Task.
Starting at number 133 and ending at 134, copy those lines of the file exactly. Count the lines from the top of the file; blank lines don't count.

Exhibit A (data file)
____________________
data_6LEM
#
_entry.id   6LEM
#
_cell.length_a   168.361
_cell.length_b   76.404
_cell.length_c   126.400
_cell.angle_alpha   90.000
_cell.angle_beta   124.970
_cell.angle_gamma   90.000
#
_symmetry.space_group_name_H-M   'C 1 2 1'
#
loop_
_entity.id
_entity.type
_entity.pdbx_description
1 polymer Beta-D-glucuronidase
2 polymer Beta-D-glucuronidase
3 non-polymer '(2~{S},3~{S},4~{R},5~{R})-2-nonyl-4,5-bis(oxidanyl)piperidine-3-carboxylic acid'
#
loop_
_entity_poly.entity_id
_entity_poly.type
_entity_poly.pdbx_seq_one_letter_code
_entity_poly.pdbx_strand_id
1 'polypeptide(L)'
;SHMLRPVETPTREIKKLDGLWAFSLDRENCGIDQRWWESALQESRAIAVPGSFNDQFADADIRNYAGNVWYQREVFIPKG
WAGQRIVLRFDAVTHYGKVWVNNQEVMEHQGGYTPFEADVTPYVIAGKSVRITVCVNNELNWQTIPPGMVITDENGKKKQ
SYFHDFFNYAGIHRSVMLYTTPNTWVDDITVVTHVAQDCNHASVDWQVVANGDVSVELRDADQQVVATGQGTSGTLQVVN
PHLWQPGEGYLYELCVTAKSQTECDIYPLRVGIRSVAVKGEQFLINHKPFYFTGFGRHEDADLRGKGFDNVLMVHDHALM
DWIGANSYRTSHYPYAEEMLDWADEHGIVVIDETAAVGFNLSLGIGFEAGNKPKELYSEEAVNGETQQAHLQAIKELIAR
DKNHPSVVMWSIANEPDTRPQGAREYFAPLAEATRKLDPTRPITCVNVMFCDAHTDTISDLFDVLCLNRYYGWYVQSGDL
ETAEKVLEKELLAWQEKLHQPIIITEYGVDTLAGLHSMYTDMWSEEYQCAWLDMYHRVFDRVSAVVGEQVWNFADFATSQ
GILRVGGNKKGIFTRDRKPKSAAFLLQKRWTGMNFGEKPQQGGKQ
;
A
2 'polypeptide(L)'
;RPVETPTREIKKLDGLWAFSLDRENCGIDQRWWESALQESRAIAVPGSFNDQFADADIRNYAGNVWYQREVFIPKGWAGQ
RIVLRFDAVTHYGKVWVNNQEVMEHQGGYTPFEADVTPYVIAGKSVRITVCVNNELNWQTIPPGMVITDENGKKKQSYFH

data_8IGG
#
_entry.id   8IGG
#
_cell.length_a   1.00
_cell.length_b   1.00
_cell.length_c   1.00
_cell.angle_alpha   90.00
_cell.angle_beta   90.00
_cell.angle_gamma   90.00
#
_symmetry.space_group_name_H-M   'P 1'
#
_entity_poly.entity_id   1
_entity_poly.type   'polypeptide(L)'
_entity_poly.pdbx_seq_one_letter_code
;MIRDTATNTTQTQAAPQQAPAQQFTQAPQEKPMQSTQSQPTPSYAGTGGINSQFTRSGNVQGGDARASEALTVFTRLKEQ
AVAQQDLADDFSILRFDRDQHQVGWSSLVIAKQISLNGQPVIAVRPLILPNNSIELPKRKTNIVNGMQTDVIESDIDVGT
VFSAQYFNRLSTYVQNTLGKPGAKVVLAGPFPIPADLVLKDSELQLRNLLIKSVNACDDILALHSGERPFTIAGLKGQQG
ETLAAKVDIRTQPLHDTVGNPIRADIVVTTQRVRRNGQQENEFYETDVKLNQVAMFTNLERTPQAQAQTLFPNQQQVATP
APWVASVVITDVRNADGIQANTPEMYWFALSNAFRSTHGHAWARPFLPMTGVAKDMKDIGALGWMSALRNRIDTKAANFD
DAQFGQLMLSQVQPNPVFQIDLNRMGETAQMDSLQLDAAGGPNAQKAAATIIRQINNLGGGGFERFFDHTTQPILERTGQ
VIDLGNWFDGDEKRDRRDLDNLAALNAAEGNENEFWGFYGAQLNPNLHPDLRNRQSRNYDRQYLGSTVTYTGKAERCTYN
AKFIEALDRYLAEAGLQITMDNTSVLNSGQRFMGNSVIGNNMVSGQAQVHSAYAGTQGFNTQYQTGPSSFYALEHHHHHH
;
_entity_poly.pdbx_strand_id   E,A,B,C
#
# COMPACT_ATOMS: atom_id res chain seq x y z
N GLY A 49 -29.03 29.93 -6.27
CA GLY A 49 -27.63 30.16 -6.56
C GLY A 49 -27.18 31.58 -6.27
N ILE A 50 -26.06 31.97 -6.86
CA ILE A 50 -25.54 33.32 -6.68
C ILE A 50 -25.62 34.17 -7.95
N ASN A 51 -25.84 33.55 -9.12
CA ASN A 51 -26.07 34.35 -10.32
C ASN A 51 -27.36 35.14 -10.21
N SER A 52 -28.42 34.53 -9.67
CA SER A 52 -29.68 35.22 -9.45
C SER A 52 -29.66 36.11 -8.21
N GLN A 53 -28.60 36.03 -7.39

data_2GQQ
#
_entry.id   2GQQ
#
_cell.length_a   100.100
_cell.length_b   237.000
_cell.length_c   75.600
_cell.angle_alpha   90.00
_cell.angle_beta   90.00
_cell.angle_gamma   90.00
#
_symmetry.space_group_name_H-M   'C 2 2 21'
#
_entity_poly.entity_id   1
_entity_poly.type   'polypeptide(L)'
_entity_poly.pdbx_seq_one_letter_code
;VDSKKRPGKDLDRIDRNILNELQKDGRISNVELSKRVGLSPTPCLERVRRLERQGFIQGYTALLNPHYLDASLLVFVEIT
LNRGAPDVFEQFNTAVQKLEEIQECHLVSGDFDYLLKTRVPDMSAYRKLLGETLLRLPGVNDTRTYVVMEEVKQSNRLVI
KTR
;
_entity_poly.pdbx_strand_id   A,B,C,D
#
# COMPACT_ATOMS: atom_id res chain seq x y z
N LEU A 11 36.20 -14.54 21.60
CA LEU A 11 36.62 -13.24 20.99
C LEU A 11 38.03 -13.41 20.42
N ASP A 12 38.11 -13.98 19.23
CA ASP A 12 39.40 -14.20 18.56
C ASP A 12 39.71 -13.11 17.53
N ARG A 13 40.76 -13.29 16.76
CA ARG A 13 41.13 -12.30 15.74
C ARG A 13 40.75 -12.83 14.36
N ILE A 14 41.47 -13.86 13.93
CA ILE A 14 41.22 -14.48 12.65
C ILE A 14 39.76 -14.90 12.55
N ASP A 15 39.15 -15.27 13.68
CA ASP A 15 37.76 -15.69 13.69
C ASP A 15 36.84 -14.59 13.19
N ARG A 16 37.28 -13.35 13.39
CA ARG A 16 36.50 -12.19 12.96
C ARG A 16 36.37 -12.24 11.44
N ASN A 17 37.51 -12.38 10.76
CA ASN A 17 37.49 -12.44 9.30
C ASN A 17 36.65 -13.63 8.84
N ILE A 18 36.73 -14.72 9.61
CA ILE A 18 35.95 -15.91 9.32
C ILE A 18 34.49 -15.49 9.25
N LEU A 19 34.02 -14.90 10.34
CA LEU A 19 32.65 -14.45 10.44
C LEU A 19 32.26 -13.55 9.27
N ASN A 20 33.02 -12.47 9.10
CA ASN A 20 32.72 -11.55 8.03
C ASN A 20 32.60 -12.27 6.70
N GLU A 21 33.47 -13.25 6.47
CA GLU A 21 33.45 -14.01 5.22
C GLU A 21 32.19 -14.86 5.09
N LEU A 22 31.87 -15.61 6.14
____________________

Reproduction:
CA ASN A 20 32.72 -11.55 8.03
C ASN A 20 32.60 -12.27 6.70